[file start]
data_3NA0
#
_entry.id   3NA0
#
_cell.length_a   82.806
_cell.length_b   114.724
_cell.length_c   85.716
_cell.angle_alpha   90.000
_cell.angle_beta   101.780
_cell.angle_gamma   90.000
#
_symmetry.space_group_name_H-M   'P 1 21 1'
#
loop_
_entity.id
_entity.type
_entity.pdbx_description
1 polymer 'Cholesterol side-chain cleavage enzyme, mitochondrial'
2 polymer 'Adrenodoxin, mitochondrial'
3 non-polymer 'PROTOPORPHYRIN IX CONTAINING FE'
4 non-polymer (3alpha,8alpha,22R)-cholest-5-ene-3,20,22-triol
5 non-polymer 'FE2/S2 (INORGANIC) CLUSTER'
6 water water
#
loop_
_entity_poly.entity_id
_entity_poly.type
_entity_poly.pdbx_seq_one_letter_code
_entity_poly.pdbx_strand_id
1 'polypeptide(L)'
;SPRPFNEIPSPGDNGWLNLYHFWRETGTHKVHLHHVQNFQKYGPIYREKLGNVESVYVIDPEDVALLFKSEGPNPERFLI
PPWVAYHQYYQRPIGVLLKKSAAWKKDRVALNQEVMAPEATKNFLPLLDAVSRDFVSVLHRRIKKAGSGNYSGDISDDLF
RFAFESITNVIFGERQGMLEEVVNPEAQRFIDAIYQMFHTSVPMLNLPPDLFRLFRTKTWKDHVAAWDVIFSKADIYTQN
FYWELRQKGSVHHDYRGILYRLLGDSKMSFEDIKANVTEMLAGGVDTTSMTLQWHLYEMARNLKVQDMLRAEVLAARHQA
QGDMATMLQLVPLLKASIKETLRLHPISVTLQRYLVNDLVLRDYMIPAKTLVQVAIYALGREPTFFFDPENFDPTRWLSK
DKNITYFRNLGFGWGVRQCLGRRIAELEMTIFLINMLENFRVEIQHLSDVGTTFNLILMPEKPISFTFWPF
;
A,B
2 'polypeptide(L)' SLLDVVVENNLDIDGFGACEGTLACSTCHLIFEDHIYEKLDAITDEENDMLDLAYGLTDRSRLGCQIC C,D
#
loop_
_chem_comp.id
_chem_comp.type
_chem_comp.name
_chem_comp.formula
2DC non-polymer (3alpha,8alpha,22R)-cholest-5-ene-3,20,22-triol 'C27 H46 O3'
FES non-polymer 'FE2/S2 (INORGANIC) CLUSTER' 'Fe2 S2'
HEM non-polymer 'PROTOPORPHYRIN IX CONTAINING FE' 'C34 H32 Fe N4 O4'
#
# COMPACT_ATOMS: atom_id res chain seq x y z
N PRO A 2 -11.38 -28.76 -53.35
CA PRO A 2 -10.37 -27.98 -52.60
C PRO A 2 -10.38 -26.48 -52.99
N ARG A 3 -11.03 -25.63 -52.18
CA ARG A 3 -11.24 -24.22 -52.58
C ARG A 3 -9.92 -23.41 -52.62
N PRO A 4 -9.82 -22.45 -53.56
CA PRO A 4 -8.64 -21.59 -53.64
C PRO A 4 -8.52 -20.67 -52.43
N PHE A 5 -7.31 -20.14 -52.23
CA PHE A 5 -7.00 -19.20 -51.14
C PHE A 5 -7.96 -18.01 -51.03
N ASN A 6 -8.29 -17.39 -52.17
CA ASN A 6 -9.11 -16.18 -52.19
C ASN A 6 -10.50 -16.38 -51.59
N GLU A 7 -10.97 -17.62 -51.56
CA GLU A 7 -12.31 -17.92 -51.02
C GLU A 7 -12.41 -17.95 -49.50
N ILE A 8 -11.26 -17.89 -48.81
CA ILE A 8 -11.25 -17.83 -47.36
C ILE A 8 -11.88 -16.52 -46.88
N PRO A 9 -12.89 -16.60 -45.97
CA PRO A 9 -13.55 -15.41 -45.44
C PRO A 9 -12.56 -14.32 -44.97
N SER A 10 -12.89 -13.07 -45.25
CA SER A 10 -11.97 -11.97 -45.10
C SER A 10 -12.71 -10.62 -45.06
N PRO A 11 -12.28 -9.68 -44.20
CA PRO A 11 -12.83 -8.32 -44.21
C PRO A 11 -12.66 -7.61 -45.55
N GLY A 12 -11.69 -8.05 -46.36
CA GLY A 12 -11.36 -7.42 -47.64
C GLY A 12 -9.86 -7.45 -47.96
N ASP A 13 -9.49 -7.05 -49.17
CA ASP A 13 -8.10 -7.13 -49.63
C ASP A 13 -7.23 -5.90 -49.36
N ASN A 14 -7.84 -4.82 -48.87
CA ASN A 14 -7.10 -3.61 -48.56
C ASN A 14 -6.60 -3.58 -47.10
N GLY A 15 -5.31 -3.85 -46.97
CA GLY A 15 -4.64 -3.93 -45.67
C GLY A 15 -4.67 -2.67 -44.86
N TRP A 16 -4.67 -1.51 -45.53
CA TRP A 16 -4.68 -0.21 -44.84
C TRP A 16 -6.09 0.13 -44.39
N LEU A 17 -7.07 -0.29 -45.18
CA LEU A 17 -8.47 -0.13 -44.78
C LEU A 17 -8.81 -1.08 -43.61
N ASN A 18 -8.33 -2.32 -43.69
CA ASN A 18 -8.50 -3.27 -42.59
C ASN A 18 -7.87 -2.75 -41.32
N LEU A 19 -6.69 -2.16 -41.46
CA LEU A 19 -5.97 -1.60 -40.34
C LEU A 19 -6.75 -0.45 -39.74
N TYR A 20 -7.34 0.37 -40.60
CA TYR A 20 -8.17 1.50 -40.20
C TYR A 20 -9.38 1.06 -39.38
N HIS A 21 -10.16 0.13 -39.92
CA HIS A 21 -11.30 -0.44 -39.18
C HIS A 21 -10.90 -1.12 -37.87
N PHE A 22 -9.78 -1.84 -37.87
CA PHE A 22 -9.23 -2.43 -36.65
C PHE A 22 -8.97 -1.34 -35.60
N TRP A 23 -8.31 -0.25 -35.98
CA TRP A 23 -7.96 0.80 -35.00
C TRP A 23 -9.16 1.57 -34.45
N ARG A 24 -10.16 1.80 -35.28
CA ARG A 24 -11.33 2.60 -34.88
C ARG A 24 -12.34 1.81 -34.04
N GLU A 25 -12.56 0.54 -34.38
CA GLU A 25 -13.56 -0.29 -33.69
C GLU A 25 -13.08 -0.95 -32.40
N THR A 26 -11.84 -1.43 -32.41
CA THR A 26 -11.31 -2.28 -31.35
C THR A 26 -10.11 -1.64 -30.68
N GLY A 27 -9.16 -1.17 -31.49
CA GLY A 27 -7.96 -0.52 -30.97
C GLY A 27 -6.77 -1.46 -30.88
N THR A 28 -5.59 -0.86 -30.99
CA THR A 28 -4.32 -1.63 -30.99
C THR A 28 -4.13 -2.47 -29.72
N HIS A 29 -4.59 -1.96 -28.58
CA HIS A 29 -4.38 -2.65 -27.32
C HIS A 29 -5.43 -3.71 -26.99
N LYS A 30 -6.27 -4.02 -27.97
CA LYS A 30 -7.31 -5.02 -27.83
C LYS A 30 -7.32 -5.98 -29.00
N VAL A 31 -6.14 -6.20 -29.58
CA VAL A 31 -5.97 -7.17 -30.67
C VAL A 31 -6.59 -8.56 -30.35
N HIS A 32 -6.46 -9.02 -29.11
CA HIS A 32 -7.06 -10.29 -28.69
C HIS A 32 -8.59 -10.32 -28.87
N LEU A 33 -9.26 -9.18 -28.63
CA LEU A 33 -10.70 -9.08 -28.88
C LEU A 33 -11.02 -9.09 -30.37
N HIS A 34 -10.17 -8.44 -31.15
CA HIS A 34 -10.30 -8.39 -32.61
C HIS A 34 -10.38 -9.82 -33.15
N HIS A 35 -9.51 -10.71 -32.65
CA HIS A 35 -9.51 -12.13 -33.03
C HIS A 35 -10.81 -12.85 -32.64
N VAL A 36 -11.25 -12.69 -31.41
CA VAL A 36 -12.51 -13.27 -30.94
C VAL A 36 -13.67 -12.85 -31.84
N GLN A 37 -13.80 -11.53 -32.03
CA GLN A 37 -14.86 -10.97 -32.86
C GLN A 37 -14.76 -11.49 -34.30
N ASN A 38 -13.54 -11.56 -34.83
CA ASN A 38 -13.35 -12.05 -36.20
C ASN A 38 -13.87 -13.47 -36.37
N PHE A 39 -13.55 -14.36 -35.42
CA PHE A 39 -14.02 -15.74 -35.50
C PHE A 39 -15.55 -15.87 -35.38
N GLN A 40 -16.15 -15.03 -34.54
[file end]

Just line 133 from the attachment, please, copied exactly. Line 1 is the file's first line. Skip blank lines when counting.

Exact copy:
CA HIS A 29 -4.38 -2.65 -27.32